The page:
The primary way in which neuroscience can help an individual deal with cognitive overload is through improved methods for load-shedding as the workload stress on the individual increases beyond a manageable level. In effect, the aiding system removes or lessens one or more of the stacked processing-and-response demands on the individual. The load-shedding process can continue as cognitive tasks are sequentially removed. Thus, in the example above, the soldier-operator can focus on the most serious threat—the signs of hostile activity—while his load-shedding system automatically moves into problem-management routines for the two “straying” unmanned vehicles and cuts the incoming message traffic on the radio to just the highest priority messages. Various forms of discrete task allocation have been around in concept since the mid-1950s and in practice since the later 1980s. However, in these existing forms, the aiding system does not receive input on how close the aided individual is to cognitive overload. This particular aspect—monitoring the status of the individual for measures of cognitive overload—is where neuroscience and its technologies for assessing neurophysiological state can contribute to enhancing performance in the moments of terror. In our mounted soldier-operator example, an information workload monitoring system would detect the soldier’s nascent cognitive overload condition and activate the automated problem management routines for his straying assets and the radio “hush-down.”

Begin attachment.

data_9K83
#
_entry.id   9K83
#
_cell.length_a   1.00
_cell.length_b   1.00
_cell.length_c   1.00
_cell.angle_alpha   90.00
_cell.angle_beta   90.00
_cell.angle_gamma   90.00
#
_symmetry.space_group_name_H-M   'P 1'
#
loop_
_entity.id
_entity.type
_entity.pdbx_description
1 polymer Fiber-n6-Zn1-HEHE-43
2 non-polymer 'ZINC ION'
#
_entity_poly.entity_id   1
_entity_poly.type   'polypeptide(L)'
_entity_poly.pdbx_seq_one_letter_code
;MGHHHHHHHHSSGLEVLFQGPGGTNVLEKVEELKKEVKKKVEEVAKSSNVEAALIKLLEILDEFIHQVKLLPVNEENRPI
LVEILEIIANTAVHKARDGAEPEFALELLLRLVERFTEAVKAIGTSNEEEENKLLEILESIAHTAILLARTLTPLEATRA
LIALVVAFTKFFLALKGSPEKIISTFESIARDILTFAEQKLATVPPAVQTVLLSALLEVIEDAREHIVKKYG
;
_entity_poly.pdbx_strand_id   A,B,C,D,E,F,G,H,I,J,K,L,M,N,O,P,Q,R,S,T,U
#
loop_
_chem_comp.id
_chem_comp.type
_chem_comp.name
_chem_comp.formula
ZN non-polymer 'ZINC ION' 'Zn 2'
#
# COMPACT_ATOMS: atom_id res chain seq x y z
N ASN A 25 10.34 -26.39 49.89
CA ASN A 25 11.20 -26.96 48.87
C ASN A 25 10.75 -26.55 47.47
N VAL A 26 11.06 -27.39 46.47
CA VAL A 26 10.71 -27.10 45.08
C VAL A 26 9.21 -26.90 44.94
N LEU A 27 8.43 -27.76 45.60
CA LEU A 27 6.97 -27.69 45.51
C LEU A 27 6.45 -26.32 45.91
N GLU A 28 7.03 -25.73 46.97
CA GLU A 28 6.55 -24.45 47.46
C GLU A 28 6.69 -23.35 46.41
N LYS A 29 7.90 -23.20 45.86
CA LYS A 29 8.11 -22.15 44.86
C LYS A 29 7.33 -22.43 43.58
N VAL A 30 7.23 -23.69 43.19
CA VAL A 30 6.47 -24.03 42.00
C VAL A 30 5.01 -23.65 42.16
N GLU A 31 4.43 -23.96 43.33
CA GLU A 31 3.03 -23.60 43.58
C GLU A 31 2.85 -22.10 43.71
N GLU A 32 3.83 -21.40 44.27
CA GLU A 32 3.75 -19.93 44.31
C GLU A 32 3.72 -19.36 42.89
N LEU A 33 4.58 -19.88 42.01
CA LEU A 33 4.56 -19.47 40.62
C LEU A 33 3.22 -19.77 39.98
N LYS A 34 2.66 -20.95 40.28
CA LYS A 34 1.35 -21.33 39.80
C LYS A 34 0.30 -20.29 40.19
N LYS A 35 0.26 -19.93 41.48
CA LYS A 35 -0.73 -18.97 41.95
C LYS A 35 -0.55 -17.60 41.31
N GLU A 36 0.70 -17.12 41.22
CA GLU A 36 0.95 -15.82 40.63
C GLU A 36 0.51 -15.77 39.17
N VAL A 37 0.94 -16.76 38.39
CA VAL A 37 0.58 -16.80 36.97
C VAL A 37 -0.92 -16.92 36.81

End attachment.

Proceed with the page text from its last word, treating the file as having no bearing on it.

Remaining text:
In the past decade, much effort has gone into the assessment of neurophysiological indicators of incipient overload. At the forefront of these efforts was the Augmented Cognition (AugCog) program of DARPA. The AugCog objective was to use a number of neural state indicators to control adaptive human–machine interfaces to information systems.